Referring specifically to FIGS. 4 and 5, forward and rearward retention mechanisms 150 and 152, respectively, secure crossmember assemblies 16 and 12 to rail assemblies 20 by detachably engaging retainers 66. Except for some minor variations, the forward and rearward retention mechanisms are constructed essentially identical to each other and, thus, only the forward retention mechanisms will be described in detail with the understanding that such description also pertains to the rearward retention mechanism 152. As shown in FIG. 5, retention mechanism 150 is constructed with an elongate tube 154 supported by a rod 156 slidably engaged within the tube. Rod 156 also extends through aligned openings formed in forward wall 158 of rail housing 110 and a forward intermediate wall 160 disposed within the interior of the rail housing. The forward intermediate wall 160 may be placed within the rail housing by, for instance, forming an opening in the bottom of the housing and then closing the opening, such as by welding. A crosspin 162 extends transversely outwardly from rod 156 to transversely engage aligned, longitudinally extending slots 164 formed in diametrically opposite sides of tube 154 at both end portions of the tube. Crosspins 162 may be attached to rod 156 by any convenient means, for instance, by driving the crosspins through a snug-fitting crosshole, not shown, formed in rod 156. It will be appreciated that crosspins 162 permit tube 154 to slide longitudinally relative to rod 156 and rail housing 110 while transmitting torque between the tube and rod 156. To allow such longitudinal movement of tube 154, the length of the tube is somewhat shorter than the longitudinal distance separating housing forward wall 158 and forward intermediate wall 160. Tube 154 is nominally spaced from and centered relative to the forward wall 158 and the forward intermediate wall 160 by a pair of compression springs 166 engaged over rod 156 and disposed between the ends of tube 154 and the housing forward wall 158 and the housing forward intermediate wall 160.
A generally L-shaped, elongated, longitudinally extending bar 170 has an upright section 171 extending upwardly from the upper portion of tube 154 at a location offset from the rotational center of the tube. Bar 170 also includes a plurality of V-shaped teeth 172 extending horizontally from the bar upright section 171 and across the longitudinal center line of the tube. Adjacently located teeth 172 define a V-shaped gap 174 for engagement with the pin sections 68 of retainers 66 at a location adjacent the lower cross sections 70 of the retainer 66. In side profile, teeth 172, as shown in FIG. 5, are tapered in the direction leading away from the upright section 171 so that as bar 170 is rotated in the clockwise direction from a disengaged position to an engaged position, as shown in FIG. 6, a clearance initially exists between the underside 176 of teeth 172 and the adjacent portion of retainer lower transverse section 70, which clearance is closed by the time bar 170 has been rotated into the fully engaged position so that the underside 176 of the teeth 172 bear against the upper surface of retainer transverse section 70 thereby to securely hold the underside of crossbars 22 and 72 against the upper walls 132 of the rail assembly housings 110. Bar 170 may be attached to tube 154 by any convenient method, such as by welding.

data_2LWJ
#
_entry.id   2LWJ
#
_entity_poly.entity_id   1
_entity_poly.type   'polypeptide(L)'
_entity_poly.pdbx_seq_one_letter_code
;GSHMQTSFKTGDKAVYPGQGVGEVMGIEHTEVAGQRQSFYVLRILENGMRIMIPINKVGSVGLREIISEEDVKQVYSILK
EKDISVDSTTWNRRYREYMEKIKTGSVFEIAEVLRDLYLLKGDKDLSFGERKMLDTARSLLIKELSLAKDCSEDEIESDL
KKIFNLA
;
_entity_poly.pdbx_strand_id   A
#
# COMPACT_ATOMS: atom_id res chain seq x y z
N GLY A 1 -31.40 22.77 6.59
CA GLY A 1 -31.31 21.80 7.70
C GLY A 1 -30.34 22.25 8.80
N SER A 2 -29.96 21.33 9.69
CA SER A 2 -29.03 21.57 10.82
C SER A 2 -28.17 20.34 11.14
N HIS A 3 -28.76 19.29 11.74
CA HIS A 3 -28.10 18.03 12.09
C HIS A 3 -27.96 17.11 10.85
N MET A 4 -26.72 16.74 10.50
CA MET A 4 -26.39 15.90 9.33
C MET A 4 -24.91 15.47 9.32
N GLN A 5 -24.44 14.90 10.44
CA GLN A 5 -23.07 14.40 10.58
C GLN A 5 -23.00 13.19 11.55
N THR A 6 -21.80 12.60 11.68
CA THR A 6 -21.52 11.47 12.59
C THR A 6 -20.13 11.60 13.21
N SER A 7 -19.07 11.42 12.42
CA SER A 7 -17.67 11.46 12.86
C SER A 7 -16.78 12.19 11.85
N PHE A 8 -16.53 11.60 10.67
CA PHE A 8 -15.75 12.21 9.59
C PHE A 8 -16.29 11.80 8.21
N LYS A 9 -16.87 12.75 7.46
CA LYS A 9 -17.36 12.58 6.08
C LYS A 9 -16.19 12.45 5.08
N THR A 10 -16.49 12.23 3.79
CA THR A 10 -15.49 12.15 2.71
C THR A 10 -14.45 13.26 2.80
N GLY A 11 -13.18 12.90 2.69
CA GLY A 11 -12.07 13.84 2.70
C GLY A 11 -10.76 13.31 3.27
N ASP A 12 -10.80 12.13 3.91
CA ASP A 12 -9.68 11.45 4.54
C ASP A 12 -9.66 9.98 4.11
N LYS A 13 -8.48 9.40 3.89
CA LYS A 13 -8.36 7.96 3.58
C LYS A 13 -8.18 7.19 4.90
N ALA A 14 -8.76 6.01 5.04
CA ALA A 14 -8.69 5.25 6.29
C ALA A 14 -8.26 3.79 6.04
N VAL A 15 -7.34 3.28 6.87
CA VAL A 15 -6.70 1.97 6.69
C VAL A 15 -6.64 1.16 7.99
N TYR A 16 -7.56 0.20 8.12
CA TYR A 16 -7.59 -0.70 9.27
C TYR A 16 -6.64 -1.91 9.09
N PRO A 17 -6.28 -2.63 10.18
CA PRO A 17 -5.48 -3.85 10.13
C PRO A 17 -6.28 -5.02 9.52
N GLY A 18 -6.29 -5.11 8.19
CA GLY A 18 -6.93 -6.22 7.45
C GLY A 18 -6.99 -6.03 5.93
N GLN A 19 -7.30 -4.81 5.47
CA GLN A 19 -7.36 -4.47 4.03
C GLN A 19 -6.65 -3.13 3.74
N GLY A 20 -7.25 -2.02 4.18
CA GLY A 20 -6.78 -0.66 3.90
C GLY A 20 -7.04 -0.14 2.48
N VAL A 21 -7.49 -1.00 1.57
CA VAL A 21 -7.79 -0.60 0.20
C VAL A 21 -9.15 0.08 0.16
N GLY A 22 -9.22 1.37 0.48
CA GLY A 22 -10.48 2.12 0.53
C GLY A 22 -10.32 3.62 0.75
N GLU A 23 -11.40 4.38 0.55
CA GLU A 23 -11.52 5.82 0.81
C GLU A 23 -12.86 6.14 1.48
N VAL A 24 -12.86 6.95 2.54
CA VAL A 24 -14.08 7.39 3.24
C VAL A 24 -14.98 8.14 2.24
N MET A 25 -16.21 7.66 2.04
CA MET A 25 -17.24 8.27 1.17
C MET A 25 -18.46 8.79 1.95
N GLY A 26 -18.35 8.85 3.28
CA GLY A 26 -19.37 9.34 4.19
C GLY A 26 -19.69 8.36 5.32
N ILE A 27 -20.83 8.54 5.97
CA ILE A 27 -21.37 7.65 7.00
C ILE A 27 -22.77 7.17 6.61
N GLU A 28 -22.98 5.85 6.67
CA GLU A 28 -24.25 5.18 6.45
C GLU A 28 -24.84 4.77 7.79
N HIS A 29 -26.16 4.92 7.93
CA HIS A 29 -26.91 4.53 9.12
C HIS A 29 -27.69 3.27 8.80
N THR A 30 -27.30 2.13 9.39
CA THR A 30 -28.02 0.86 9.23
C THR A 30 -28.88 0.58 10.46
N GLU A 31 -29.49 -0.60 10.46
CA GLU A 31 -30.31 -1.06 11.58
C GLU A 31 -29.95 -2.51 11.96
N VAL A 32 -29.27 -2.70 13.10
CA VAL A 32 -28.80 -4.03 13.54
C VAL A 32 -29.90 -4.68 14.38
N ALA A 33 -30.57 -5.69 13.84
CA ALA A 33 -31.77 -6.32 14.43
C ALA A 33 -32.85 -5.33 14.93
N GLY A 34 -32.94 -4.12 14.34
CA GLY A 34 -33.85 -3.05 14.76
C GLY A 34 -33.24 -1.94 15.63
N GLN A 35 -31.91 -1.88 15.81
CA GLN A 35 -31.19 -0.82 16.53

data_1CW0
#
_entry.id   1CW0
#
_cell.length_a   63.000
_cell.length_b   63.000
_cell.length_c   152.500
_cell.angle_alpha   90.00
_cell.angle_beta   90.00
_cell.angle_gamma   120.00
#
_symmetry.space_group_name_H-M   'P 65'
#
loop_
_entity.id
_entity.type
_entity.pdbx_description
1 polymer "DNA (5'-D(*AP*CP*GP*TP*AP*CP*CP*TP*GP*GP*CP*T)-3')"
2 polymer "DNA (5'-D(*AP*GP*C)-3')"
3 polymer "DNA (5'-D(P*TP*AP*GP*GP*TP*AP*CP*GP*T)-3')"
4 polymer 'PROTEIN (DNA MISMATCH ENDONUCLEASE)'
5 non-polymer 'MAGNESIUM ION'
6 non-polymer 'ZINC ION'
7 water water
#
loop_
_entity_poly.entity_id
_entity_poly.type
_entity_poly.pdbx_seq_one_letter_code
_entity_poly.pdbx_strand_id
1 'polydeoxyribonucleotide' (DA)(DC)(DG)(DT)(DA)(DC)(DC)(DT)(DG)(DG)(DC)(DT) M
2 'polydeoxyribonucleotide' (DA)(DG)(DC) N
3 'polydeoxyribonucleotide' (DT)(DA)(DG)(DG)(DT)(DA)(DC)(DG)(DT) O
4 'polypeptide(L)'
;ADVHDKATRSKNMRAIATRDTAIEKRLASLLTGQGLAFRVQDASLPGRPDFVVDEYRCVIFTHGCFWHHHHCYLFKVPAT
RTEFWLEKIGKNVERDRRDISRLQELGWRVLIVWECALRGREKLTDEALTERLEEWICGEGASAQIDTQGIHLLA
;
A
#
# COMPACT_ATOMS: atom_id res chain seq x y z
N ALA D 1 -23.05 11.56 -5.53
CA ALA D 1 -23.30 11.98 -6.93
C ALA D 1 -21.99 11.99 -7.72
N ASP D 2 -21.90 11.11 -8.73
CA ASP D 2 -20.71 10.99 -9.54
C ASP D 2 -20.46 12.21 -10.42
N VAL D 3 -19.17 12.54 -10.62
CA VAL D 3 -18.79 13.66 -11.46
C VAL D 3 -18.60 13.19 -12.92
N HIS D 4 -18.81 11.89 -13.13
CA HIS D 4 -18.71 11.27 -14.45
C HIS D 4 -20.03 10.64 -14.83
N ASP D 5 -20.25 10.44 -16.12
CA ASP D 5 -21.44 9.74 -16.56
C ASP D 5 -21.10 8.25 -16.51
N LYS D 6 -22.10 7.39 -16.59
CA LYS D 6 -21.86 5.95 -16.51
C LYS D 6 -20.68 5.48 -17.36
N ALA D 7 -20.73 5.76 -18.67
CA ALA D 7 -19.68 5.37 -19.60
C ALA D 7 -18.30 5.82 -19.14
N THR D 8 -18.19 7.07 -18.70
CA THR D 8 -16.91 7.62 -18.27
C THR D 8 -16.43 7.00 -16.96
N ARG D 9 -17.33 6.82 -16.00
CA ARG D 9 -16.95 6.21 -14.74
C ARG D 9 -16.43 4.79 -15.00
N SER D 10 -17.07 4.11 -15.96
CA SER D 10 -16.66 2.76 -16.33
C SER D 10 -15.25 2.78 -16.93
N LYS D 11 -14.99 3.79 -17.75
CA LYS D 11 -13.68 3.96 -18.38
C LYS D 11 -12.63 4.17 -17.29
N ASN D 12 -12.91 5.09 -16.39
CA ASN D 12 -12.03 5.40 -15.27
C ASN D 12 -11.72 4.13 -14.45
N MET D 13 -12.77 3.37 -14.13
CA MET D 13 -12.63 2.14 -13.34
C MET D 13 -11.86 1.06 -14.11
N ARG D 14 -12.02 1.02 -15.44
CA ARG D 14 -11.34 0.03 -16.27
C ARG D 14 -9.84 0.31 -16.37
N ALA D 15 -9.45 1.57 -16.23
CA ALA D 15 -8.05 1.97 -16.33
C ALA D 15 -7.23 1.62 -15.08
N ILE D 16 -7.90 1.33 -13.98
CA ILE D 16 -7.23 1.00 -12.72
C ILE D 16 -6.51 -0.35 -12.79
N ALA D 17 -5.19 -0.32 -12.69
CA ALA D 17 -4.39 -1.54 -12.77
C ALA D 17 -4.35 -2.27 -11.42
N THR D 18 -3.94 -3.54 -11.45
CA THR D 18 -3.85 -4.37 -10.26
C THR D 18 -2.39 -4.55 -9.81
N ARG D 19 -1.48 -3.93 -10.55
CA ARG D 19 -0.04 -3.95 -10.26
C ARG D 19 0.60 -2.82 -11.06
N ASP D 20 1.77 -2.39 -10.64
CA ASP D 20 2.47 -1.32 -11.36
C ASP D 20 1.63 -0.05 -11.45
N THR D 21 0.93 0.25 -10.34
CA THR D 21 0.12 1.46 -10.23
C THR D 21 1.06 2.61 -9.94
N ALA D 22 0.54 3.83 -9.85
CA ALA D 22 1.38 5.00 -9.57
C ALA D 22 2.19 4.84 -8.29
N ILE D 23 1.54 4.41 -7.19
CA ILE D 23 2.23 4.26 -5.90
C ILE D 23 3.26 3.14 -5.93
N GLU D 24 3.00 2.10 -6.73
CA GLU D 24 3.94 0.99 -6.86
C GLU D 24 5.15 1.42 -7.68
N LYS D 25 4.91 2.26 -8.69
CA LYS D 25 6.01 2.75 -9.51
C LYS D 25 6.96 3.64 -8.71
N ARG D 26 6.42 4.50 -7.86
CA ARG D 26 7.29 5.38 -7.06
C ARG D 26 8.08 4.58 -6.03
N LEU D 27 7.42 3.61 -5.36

It will be appreciated that by the above construction, retention mechanisms 150 and 152 are adapted to accommodate mismatches between teeth gaps 174 and retainers 66 which could occur, for instance, if the crossmember assemblies 12 and 16 are not positioned precisely perpendicularly to the length of mast M. As tube 154 and its associated bar 170 are rotated into engaged position, if a tooth gap 174 is not in precise alignment with the pin section 68 of a retainer 66, tube 154 simply slides longitudinally relative to rod 156 thereby to place pin section 68 into locking engagement between two adjacent teeth 172 of the bar 170.